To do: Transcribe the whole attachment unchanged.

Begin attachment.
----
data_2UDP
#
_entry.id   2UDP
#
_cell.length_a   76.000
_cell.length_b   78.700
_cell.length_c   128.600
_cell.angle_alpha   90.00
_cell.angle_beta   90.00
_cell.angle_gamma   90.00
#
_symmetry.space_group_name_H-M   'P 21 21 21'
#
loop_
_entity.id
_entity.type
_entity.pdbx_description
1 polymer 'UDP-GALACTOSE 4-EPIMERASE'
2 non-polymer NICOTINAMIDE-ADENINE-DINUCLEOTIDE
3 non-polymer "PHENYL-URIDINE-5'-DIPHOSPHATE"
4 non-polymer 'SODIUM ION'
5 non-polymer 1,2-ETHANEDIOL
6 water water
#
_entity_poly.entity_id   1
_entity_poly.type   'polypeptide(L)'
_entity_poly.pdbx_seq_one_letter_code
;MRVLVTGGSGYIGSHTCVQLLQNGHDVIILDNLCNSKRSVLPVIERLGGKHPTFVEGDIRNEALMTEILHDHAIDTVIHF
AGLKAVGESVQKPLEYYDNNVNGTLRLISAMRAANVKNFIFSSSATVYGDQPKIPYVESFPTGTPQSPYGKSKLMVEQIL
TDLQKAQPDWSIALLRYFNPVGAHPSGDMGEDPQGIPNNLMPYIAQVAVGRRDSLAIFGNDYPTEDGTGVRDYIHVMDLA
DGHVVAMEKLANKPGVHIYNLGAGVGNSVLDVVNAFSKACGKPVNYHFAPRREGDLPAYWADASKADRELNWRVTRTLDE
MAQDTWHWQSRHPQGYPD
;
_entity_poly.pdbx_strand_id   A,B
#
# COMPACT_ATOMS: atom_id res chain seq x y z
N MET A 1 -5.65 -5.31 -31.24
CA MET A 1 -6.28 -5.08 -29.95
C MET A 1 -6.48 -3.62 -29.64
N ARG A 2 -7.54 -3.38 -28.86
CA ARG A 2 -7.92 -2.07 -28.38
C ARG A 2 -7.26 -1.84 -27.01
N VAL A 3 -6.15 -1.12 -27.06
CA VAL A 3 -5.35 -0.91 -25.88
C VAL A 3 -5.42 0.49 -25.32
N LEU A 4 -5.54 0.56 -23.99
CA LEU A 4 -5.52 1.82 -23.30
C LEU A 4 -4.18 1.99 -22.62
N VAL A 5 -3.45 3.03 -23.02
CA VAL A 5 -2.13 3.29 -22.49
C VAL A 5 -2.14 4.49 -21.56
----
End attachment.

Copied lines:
data_2UDP
#
_entry.id   2UDP
#
_cell.length_a   76.000
_cell.length_b   78.700
_cell.length_c   128.600
_cell.angle_alpha   90.00
_cell.angle_beta   90.00
_cell.angle_gamma   90.00
#
_symmetry.space_group_name_H-M   'P 21 21 21'
#
loop_
_entity.id
_entity.type
_entity.pdbx_description
1 polymer 'UDP-GALACTOSE 4-EPIMERASE'
2 non-polymer NICOTINAMIDE-ADENINE-DINUCLEOTIDE
3 non-polymer "PHENYL-URIDINE-5'-DIPHOSPHATE"
4 non-polymer 'SODIUM ION'
5 non-polymer 1,2-ETHANEDIOL
6 water water
#
_entity_poly.entity_id   1
_entity_poly.type   'polypeptide(L)'
_entity_poly.pdbx_seq_one_letter_code
;MRVLVTGGSGYIGSHTCVQLLQNGHDVIILDNLCNSKRSVLPVIERLGGKHPTFVEGDIRNEALMTEILHDHAIDTVIHF
AGLKAVGESVQKPLEYYDNNVNGTLRLISAMRAANVKNFIFSSSATVYGDQPKIPYVESFPTGTPQSPYGKSKLMVEQIL
TDLQKAQPDWSIALLRYFNPVGAHPSGDMGEDPQGIPNNLMPYIAQVAVGRRDSLAIFGNDYPTEDGTGVRDYIHVMDLA
DGHVVAMEKLANKPGVHIYNLGAGVGNSVLDVVNAFSKACGKPVNYHFAPRREGDLPAYWADASKADRELNWRVTRTLDE
MAQDTWHWQSRHPQGYPD
;
_entity_poly.pdbx_strand_id   A,B
#
# COMPACT_ATOMS: atom_id res chain seq x y z
N MET A 1 -5.65 -5.31 -31.24
CA MET A 1 -6.28 -5.08 -29.95
C MET A 1 -6.48 -3.62 -29.64
N ARG A 2 -7.54 -3.38 -28.86
CA ARG A 2 -7.92 -2.07 -28.38
C ARG A 2 -7.26 -1.84 -27.01
N VAL A 3 -6.15 -1.12 -27.06
CA VAL A 3 -5.35 -0.91 -25.88
C VAL A 3 -5.42 0.49 -25.32
N LEU A 4 -5.54 0.56 -23.99
CA LEU A 4 -5.52 1.82 -23.30
C LEU A 4 -4.18 1.99 -22.62
N VAL A 5 -3.45 3.03 -23.02
CA VAL A 5 -2.13 3.29 -22.49
C VAL A 5 -2.14 4.49 -21.56